How FoodLogiQ Had a Role In Helping Small Businesses Through the Romaine Lettuce Scare

In this episode of On Foodable, Paul Barron sits down with Bryan Cohn, Food Safety Solution Engineer at FoodLogiQ, at the Winter Fancy Food Show in San Francisco. The two chat about food safety compliance, whole chain traceability, and supply chain transparency solutions.

Cohn does a good job at explaining how FoodLogiQ works with businesses to accomplish its mission of mapping out the world’s supply chain to promote food safety and traceability.

“What FoodLogiQ is able to do is... automate their work flows, meaning being able to get documentation of suppliers, ingredients, products into a cloud system so they can be shared across organizations and then decisions can be made,” says Cohn.

One of the most recent food safety issues that FoodLogiQ had a role to play in had to do the with the recent Romaine Lettuce scare.

“Some of our clients leveraged our technology to understand where Romaine was within their respective supply chains,” Cohn shared with Paul. Thanks to FoodLogiQ, its clients were able to “justify their supply chain and their product path and journey.”

Companies like Tyson Foods and Subway have invested in the software firm hoping that more suppliers jump on board and begin to digitize their paperwork in order to have everything organized in one cloud.

To learn more about FoodLogiQ it’s processes and what challenges they face, check out the video above!

Video Produced by:

Vanessa Rodriguez

Vanessa Rodriguez

Writer & Producer


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Big Food is Fostering Innovation

Large corporations have been noticing how consumers have been favoring products made by independent startup food companies, since a good chunk of those provide craft, high-quality, niche, and, a lot of times, healthier products.

Needless to say, big food wants in. Especially, since this specialty food segment has a tremendous growth potential.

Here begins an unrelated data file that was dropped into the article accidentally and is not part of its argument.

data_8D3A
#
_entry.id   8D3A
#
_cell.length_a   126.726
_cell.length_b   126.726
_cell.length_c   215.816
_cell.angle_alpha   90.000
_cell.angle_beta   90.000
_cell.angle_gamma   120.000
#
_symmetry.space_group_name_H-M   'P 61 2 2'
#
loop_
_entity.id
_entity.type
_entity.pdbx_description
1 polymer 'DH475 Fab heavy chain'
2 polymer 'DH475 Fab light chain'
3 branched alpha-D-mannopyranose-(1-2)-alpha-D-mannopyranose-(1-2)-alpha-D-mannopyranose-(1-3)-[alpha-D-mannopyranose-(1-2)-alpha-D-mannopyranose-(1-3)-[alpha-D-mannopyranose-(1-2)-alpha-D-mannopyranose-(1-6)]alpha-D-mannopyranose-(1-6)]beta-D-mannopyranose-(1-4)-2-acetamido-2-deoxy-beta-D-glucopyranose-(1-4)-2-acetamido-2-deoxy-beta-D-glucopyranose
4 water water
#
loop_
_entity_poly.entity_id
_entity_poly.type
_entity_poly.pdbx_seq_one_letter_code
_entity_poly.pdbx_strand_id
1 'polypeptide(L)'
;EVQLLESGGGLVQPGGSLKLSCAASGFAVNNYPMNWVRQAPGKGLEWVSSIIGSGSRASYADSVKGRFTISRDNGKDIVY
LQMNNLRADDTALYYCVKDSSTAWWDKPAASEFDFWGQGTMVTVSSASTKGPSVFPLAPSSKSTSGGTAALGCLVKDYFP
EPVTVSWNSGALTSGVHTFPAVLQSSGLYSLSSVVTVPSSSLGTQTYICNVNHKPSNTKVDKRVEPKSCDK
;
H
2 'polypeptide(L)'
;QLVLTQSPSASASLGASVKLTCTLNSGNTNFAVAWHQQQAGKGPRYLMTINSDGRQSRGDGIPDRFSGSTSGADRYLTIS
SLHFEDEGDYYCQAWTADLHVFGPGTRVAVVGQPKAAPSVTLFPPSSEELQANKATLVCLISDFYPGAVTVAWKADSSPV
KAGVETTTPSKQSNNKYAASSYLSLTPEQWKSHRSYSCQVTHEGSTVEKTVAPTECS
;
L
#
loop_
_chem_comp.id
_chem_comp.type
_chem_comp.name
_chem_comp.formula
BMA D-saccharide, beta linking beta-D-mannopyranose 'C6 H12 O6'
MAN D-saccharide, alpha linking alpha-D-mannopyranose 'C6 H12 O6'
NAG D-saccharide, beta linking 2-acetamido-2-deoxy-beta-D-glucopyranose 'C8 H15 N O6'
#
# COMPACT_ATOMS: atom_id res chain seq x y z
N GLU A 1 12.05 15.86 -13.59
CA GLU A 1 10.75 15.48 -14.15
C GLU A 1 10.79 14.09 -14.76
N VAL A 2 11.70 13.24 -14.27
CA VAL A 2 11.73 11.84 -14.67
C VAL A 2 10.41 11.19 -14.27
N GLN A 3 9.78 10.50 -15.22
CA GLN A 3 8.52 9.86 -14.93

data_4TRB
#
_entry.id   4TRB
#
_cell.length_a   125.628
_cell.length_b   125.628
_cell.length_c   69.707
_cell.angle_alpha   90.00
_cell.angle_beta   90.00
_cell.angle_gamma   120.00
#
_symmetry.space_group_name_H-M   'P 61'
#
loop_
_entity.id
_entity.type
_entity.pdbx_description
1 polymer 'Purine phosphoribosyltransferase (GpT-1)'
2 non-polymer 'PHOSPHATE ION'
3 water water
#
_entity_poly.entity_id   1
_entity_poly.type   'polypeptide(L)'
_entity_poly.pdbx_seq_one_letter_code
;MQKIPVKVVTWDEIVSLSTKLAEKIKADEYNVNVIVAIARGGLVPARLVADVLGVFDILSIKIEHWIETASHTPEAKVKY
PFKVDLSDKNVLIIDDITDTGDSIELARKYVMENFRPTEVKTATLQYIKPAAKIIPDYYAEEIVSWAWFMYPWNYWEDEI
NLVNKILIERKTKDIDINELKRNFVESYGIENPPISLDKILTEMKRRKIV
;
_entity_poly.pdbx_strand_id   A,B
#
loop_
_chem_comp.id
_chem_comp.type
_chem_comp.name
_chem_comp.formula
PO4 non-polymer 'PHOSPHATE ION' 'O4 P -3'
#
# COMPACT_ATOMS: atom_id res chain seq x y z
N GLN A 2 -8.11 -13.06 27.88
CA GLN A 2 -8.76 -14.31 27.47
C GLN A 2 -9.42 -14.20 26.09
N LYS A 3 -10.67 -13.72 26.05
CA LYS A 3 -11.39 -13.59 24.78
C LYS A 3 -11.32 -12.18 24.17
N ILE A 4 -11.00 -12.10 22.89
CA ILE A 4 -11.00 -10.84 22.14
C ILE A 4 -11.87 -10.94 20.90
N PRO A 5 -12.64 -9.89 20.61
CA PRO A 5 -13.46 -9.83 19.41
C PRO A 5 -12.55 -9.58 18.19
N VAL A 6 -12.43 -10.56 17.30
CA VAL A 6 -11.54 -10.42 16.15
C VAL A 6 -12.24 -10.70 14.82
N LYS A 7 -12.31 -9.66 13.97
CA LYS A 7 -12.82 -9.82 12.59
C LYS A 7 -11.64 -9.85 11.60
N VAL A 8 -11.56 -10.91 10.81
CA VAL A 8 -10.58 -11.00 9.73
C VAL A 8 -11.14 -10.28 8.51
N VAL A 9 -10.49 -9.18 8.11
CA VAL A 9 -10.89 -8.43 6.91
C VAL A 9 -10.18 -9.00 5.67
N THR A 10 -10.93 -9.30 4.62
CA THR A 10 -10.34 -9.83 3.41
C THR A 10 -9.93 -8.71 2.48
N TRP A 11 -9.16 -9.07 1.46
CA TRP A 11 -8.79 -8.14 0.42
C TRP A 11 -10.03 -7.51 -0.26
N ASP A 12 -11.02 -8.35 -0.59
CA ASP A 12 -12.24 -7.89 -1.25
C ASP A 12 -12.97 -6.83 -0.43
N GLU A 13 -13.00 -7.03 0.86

So, how is big food seeking innovation?

Companies like Campbell Soup, Chobani, Kellogg, Kraft Heinz, Nestlé, PepsiCo, and Tyson Foods are creating innovation centers and/or partnering with existing incubators to help niche brands grow and flourish.

PepsiCo

Pepsico’s new center for innovation is called “The Hive.”

According to Food Dive, “this incubator will be a separate entrepreneurial group outside of the core headquarters that will help nurture niche products already in the portfolio,” like for example Stubborn Soda.

As Foodable has reported in the past, PepsiCo also partnered with a Chicago-based, food and beverage incubator, The Hatchery, in order to look at other startup brands that have the potential of becoming a possible venture for the beverage giant.

Tyson Foods

Earlier this year, Tyson Foods announced that it will be working with two incubators—Plug and Play and 1871—linking the food giant to innovation hailing from Silicon Valley and Chicago.

That’s not the first time Tyson showed it’s commitment for innovation. In fact, the company launched a venture capital fund in late 2016 “to invest in companies developing breakthrough technologies, business models and products to sustainably feed the growing world population,” according to the company website.

Since then, Tyson has invested in brands like for example Beyond Meat, that promote sustainability and others that promote the internet of food, like FoodLogiq.